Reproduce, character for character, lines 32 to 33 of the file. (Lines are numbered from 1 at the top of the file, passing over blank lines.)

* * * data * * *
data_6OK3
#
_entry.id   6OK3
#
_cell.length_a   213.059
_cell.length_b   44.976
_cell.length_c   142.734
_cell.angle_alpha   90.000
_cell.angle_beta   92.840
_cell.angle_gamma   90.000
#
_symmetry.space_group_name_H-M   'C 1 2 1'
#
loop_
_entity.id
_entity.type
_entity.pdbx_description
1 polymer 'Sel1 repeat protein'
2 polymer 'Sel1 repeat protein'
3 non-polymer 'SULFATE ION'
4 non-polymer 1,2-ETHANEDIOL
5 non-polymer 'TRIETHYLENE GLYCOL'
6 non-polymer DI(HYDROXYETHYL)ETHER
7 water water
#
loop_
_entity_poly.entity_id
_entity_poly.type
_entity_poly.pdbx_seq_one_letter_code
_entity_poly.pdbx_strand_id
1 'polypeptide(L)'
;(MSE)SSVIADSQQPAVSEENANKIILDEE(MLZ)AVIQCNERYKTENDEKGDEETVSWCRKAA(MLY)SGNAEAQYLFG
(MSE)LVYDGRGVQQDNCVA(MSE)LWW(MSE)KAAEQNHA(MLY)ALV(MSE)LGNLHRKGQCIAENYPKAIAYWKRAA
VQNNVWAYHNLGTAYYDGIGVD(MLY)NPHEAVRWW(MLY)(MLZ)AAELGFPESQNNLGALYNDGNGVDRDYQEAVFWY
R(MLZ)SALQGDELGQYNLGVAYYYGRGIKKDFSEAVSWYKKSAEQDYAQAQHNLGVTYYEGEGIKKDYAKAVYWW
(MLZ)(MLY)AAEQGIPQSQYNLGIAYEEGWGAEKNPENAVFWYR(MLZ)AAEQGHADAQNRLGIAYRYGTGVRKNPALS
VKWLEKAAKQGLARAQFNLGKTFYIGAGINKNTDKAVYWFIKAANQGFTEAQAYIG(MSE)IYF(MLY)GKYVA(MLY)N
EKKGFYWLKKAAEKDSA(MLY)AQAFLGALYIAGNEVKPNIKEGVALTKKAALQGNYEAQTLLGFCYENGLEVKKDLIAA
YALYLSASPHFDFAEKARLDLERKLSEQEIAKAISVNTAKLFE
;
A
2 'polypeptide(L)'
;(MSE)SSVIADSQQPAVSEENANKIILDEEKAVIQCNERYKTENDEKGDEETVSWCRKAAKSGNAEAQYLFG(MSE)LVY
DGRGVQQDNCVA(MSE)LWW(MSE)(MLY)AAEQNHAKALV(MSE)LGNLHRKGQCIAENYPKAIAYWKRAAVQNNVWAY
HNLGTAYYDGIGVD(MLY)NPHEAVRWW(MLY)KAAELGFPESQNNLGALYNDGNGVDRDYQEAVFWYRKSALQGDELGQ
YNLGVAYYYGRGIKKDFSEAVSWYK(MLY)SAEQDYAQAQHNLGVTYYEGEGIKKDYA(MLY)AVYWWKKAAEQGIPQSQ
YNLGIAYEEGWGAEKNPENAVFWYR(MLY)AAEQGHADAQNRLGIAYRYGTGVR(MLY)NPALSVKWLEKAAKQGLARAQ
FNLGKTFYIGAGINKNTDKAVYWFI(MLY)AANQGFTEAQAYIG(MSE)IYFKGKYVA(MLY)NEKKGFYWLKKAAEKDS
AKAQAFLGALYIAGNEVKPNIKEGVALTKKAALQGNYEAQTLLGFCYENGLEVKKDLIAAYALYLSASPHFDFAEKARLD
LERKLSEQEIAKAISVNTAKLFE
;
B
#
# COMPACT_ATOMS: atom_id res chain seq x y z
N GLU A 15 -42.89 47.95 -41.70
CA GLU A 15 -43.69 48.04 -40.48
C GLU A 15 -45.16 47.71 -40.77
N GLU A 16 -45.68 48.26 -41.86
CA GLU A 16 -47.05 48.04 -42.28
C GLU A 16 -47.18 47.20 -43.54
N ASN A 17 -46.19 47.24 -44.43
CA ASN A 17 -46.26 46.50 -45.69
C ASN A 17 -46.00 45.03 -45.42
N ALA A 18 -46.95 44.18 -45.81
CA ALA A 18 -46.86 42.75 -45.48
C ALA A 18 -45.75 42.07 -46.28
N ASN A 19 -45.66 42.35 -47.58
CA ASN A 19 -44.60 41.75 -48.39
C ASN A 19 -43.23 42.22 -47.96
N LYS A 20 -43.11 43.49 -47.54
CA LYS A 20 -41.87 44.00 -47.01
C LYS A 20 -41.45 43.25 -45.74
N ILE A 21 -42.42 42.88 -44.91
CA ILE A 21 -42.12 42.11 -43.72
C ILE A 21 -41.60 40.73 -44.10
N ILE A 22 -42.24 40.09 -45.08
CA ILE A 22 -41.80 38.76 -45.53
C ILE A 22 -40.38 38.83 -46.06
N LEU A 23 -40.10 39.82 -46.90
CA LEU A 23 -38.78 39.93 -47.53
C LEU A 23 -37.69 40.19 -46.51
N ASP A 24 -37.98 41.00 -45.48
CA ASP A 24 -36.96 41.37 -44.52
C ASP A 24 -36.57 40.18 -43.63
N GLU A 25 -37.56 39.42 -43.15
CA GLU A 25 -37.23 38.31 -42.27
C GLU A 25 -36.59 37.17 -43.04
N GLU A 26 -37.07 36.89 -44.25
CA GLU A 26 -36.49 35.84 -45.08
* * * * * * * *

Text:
;(MSE)SSVIADSQQPAVSEENANKIILDEE(MLZ)AVIQCNERYKTENDEKGDEETVSWCRKAA(MLY)SGNAEAQYLFG
(MSE)LVYDGRGVQQDNCVA(MSE)LWW(MSE)KAAEQNHA(MLY)ALV(MSE)LGNLHRKGQCIAENYPKAIAYWKRAA